• The new tech flavor

    Stuart Amos poses with the FLAVORx Auto, the world's first fully automated taste dispenser for liquid medicines.

  • A powerful team

    Michael Seay, senior VP of operations; Christopher Cielewich, VP and general manager, independent division; Stuart Amos, president and CEO; Chad Baker, VP and general manager, chain division; and Colin Denney, CFO and senior VP of finance, pose in front of the FLAVORx conference booth.

FLAVORx: Making it easier to enjoy a taste of your own medicine

By Vincent Dajani

In “Where Are They Now?”, SmartCEO takes another look at companies and CEOs previously featured on our magazine cover. FLAVORx’s cover story appeared in February 2012. Read it here. If your company was featured on our cover and you’re interested in having us revisit your story, email vincent@smartceo.com.

When SmartCEO last spoke with Stuart Amos, president and CEO of FLAVORx, Inc., he was looking for a way to really break into the mainstream pharmacy market and increase the number of patients who knew they could have their medicines flavored. Today, FLAVORx has flavored over 16 million prescriptions, and has doubled the average number of flavored medicine requests to four out of every 100.

FLAVORx

Stuart Amos

“We’ve added about 5,000 pharmacies to our program,” Amos says. “We’re now up close to 45,000 … about 90 percent of the chain pharmacy market. I’m very encouraged by what we’ve achieved.” So how did FLAVORx do all that in two short years?

“Engage, personalize and delight,” according to Amos. Pharmacies want to find ways to engage with their patients, and they find that personalization will keep customers coming back, he notes. “That is the essence of what we’re doing for every chain that we supply: working together to delight the customer so that they will come back to that pharmacy.”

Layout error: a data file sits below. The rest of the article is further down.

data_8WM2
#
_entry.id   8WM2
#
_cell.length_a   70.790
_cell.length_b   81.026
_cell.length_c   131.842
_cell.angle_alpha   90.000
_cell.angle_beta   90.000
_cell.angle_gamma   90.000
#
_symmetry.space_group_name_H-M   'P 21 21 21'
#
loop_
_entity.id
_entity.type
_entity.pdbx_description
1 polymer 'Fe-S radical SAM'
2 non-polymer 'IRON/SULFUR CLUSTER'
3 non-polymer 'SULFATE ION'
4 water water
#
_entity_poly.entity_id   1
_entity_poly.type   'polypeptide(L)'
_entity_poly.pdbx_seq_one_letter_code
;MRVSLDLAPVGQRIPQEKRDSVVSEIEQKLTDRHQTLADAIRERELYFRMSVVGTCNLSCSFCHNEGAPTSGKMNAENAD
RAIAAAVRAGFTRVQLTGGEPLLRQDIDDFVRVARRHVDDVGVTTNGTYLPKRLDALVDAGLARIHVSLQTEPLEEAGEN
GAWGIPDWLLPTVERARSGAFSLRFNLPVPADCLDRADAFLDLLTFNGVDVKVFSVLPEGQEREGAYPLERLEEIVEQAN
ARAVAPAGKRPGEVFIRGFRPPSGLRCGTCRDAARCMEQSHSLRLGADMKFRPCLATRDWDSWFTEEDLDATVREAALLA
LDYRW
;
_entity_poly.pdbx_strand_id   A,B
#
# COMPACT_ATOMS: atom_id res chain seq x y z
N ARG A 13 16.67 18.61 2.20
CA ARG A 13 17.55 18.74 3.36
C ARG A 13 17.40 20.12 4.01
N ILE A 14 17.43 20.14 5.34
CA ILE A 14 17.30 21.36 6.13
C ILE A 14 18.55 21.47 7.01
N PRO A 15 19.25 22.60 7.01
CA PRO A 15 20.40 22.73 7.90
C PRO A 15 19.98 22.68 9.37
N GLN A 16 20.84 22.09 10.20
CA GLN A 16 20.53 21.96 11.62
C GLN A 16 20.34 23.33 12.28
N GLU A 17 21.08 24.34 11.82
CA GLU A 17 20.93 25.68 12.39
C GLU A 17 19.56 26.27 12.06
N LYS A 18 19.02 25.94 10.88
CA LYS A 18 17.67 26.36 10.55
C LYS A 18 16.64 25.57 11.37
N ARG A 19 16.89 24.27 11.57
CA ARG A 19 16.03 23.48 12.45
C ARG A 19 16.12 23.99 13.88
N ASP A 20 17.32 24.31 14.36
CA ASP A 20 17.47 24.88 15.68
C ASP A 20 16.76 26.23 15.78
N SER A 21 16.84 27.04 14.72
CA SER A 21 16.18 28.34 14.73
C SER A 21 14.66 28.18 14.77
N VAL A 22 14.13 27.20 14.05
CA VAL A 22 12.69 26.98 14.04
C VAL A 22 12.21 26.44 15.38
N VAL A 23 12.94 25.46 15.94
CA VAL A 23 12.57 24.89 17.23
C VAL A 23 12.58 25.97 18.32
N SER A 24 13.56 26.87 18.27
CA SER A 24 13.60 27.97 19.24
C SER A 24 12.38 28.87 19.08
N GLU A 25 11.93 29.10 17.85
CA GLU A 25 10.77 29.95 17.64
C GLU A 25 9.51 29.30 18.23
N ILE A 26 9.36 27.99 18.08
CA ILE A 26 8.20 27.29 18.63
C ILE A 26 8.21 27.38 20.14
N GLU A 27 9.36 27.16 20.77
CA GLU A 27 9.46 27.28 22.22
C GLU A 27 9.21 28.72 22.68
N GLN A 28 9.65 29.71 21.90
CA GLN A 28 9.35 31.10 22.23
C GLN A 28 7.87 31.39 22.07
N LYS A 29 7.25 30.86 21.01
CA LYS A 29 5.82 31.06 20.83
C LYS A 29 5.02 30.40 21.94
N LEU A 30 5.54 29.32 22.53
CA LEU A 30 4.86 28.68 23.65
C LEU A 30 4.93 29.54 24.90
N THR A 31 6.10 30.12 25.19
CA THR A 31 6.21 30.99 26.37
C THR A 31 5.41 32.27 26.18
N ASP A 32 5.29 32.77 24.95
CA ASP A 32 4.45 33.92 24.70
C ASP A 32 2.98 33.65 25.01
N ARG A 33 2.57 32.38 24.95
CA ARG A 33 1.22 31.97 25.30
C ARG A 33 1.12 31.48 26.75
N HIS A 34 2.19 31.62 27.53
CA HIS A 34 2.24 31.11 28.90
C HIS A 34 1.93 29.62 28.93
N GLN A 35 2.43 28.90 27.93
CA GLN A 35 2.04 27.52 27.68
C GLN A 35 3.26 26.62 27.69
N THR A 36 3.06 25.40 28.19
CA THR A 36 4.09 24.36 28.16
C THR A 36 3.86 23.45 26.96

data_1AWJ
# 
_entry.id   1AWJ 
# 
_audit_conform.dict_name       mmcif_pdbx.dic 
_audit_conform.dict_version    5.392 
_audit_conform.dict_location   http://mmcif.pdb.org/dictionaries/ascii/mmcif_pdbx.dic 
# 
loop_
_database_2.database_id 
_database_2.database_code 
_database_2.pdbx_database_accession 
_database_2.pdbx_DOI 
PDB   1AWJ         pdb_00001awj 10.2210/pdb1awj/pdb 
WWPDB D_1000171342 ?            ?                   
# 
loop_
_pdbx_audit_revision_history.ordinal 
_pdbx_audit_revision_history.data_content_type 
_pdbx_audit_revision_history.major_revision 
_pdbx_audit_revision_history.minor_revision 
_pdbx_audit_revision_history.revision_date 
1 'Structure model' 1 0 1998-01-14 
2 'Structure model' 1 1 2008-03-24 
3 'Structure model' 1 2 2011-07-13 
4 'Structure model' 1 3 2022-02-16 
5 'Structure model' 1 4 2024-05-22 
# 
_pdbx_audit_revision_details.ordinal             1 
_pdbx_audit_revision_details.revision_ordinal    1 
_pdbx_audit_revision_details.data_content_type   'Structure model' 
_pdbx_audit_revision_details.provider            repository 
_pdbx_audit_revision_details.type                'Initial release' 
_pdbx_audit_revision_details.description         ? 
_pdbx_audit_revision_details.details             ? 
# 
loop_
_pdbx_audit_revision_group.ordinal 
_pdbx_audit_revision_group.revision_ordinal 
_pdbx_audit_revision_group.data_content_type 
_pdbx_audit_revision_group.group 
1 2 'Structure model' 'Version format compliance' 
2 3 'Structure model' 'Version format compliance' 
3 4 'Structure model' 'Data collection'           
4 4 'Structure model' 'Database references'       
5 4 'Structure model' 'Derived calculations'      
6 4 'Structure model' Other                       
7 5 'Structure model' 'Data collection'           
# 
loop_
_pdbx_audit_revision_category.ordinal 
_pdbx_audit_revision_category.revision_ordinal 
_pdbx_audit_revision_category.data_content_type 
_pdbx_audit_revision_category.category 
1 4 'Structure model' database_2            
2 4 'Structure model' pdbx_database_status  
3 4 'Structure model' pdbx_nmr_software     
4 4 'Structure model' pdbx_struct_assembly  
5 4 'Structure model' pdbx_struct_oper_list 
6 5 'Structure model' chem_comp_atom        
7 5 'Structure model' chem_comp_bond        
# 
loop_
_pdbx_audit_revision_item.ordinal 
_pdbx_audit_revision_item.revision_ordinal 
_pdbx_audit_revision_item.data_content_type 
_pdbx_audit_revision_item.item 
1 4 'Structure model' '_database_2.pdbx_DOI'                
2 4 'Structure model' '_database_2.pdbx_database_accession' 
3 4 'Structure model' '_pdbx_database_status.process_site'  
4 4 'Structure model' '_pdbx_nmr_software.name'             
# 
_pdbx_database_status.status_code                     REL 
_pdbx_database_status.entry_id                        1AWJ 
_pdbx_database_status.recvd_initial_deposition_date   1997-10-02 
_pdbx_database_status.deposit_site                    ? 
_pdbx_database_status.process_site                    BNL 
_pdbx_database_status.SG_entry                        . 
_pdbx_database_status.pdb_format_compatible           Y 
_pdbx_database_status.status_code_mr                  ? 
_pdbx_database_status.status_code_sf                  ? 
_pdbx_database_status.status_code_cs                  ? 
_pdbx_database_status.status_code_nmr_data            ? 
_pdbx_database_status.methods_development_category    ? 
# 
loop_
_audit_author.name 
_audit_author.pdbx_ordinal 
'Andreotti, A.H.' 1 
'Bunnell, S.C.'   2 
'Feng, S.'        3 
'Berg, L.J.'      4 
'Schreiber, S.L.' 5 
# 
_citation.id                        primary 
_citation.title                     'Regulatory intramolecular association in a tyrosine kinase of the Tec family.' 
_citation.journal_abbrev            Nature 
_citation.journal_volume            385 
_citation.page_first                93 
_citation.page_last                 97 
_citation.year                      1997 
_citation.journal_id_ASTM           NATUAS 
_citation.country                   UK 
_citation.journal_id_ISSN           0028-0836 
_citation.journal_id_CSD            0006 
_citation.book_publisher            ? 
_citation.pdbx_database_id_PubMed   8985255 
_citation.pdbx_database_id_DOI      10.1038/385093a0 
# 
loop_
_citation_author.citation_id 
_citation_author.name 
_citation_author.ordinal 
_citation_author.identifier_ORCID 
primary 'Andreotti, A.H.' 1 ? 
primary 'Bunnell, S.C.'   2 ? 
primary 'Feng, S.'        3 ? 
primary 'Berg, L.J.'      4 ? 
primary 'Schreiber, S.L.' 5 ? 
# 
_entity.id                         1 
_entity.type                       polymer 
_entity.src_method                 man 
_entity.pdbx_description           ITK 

FLAVORx has changed from a flavoring company that was once pushing pharmacies and patients to sell flavors, to a company that offers personalized choices for patients. “That is more of a service than a product,” Amos says. ”Rather than trying to sell the programs, pharmacies are using it as a way to make patients feel more comfortable. … We’ve evolved from a company that made bad medicine taste good to a company that offers a choice.”

FLAVORx is trying to change the pharmacy-patient relationship. It was a long process for Amos and didn’t happen overnight. “Temple University did a study on maternal stress levels and found that 61 percent expressed [negative] emotions around medicine time for children,” he says. “We are trying to reach out and allow the child to choose the flavor so it creates a more positive experience.” Amos’ vision for the future: an era of personal medicine. “Rather than [medicine being] something that the doctor gave me, now it offers some form of control.”

FLAVORx has developed technology to make the flavoring process fully automated and plans on expanding to Mexico and Europe. But SmartCEO would be remiss if we didn’t follow up on those savory animal medication flavors. “We still have our veterinarian business, but the big change is that many of the big chains are piloting the program to offer small animal services at their pharmacies. I think you will see small animal prescriptions in most of the large chains within two years, for sure.”

Keep an eye on FLAVORx; it’s at the threshold of a new wave of modern pharmacy for everyone. And remember, you don’t have to eat the chalky, grape-flavored medicine. You have options.